Carson, CA – Amidst the buzz surrounding the LA Galaxy’s 2-0 win over the Montreal Impact on Friday night, was, perhaps, a quiet revelation surrounding a certain positional deficiency. With an offseason move that was anything but popular – trading defender AJ DeLaGarza – and a surgery to Robbie Rogers that left him without much feeling in his foot, the Galaxy were forced to play a converted defensive midfielder in the right back position.
The success of that particular experiment, that saw Rafa Garcia slot into a backline with Daniel Steres, Jelle Van Damme, and Ashley Cole was anything but predictable. Garcia, having to learn a new position on the fly was serviceable with some areas of the game and struggled with others. But ultimately, it looked as though the team had little depth at the position and few exciting options.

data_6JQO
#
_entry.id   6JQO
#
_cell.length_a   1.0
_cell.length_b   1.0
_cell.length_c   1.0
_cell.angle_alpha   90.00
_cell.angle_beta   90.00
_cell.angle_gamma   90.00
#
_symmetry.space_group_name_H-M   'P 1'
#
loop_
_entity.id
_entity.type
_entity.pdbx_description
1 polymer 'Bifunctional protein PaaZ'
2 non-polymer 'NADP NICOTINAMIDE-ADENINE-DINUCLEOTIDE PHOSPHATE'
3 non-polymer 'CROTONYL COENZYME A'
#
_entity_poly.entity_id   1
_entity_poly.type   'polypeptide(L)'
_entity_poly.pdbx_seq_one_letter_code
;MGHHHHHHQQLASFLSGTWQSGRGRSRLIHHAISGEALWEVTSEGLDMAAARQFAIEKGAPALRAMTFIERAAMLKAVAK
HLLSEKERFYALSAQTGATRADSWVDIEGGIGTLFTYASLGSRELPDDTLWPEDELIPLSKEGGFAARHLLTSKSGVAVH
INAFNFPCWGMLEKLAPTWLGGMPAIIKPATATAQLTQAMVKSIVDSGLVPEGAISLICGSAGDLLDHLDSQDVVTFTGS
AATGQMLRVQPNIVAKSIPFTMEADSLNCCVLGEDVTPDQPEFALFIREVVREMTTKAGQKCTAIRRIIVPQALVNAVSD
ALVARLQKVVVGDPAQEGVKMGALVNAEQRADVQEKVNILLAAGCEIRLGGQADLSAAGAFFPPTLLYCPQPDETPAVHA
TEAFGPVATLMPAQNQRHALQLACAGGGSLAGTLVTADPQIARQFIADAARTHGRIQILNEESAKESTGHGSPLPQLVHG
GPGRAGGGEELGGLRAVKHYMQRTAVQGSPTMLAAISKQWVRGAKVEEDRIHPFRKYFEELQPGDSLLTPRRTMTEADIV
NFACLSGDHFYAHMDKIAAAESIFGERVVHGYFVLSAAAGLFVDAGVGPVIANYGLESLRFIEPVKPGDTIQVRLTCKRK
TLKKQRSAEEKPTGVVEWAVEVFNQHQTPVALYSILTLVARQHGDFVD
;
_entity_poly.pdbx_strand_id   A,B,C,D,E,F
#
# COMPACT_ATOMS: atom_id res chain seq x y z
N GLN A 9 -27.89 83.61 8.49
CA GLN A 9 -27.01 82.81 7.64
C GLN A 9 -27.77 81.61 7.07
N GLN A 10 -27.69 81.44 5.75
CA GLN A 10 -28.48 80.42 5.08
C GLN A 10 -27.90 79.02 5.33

Nathan Smith first entered the 2017 Galaxy lineup when teammate Dave Romney, who was filling in for an injured Ashley Cole, was suspended in a bizarre and overreaching decision by the Major League Soccer Disciplinary Committee. Slotting in at left back, his preferred or natural position, Smith played confidently and did well enough to earn a sub role in the Galaxy’s 2-1 win over Real Salt Lake, but this time at right back. His inclusion in the RSL game was a key turning point to the Galaxy’s increased and more dangerous attack.
Smith then got another start in Vancouver and was part of that teamwide debacle that saw the Galaxy play some horrible soccer for about 2 minutes out of a 90-minute performance and get beat 4-2.